Kirk observes that occasionally talent is recognized and rewarded and oftentimes it is not, if for no other reason than there are far more actors than roles. He feels the concept of acting talent is "amorphous. What do you mean when you say someone is a good actor? It could mean you like the actor's voice, face, worldview, or you like the person. You like stories filtered through who they are. So the idea of what is good acting is hard for me to identify." He advocates striving to be a better actor, yet he's not entirely sure how an actor gets better—though he feels certain he has. He is equally unsure of how an actor can define "hard work."
The 40-year-old Salem, Ore., native has undoubtedly demonstrated hard work over his career. On stage, he has appeared at Playwrights Horizons, Lincoln Center, and the Geffen Playhouse, among others. Though he is loath to employ the term "career turning point," arguing it's a myth, at least in his experience, he admits "Love! Valour! Compassion!" was the first major hit he starred in on stage—earning an Obie Award in the process—and he later starred in the Mike Nichols TV-film version of "Angels in America," garnering Screen Actors Guild and Emmy nominations. Still, he's not convinced that those gigs radically altered the course of his career. Either way, each role presents its own new challenges.
"The biggest challenge in playing Harry is all the words," Kirk admits. "It's been a while since I did a play. It's a different muscle. You have to give yourself permission to have your process be slower. On TV your brain memorizes material differently. At the end of the day you can let it go, and the next day it will be there."
A daunting task is getting pounded on stage night after night by White and Gosselaar. "It's choreographed, but we really are hitting each other. Whenever the stomach punch is coming, I tighten my stomach, though I still have a bruise or two. I'm also afraid that I'll get sick and won't be able to perform at all. I did not have that as a younger actor."
Kirk knew he wanted to be an actor early on, and when his family relocated to Minneapolis he had the chance to attend a now-defunct performing-arts high school in the city. His next step was the conservatory program at New York's Circle in the Square. He recalls being one of the youngest students and not emotionally mature enough for some of the training. Still, he started working almost immediately and admits that since his second Equity job he's been almost steadily employed.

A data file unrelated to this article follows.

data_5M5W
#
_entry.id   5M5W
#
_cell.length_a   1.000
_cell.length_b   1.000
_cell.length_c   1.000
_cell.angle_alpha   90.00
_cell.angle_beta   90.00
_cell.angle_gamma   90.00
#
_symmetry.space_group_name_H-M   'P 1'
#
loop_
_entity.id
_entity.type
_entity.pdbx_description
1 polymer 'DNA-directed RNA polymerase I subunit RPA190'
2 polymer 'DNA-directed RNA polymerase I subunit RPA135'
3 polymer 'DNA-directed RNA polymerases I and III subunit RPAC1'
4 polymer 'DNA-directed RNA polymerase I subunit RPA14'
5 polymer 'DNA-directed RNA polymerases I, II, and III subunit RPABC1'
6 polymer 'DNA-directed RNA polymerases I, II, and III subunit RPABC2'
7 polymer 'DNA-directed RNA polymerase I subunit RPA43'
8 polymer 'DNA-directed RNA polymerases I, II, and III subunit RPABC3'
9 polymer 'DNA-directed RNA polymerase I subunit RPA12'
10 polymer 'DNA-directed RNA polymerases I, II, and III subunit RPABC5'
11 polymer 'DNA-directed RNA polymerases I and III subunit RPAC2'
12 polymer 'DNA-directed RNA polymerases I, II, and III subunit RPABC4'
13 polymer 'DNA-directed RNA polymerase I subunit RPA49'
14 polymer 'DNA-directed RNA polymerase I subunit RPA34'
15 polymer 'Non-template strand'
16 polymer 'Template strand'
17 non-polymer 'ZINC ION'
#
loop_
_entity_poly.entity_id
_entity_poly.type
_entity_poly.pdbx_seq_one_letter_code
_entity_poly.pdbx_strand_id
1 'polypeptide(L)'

"I lived in New York 10 years and made my living in the theater," he says. "I was not doing TV or commercials, despite trying. But I lucked into some long runs, and I lived cheaply. I might be unemployed for several months, but then something happened. I did some TV pilots that went nowhere and a few indie movies."
Unlike Harry, Kirk was never an understudy. But he was a replacement and feels there is some similarity in the job descriptions, especially the limited rehearsal time and then finding yourself thrust onto the stage. "It's scary as hell," he says.
Kirk did not relocate to the West Coast until his first pilot "Jack and Jill" was picked up. He admits that throughout his tenure in New York, he grappled with whether or not he should move. "I spent far too much time worrying about, Should I go to California? Where should I be living?" he remembers. "I now realize it doesn't matter. Just be a better actor and stuff will reveal itself. Having said that, I think an actor should live in New York, and a good time is when you're young." He adds, only half-kidding, "L.A .is for old people who like warm weather and more space. I love L.A. I have a house there, and I miss it when I'm in New York. I love all the things about L.A. that you're supposed to hate. I love the fact that it's a company town and that everybody has got a script and trying to become an actor and that people come from everywhere to do that. Also, separate from showbiz, L.A. is a unique American city."
After a handful of TV guest shots, he landed his plum role on "Weeds," a stint that came to him after one audition. He had previously performed with "Weeds" star Mary-Louise Parker in "Angels in America," but he says she had nothing to do with his landing the part. Interestingly, when he went in to audition, he had no idea it was anything more than a guest appearance. "But the next day they offered me a series regular," he says, adding he doesn't think members of the creative team knew exactly what they were looking for when he came into read. But an actor's personality, style, and performance can open up possibilities that no one had thought of, Kirk points out. That's one of the reasons he advises actors to audition for everything that comes down the pike. You never know what leads to what. More important, it's an opportunity to hone your acting skills. Kirk says he is good at auditions, though he rarely books a job that way. Most of his roles have been offered to him, but he adds modestly that these are not major film roles.
After five years on "Weeds," Kirk says, he and the other actors are having a fine time and there are no acting challenges to speak of. It's all second nature. He's always asked how he'd like his character to evolve and responds, "I'd rather experience it like a fan and see what happens next." That's pretty much how he approaches his career as well. There are no roles he's dying to play, and he enjoys the surprises. Asked where he wants to be in five years, he says, "I want to be a better actor," then reluctantly adds, "And even richer and more famous."
"The Understudy" runs through Jan. 3, 2010, at the Laura Pels Theatre at the Harold and Miriam Steinberg Center for Theatre, 111 W. 46th St., NYC. Tickets: (212) 719-1300, www.roundabouttheatre.org.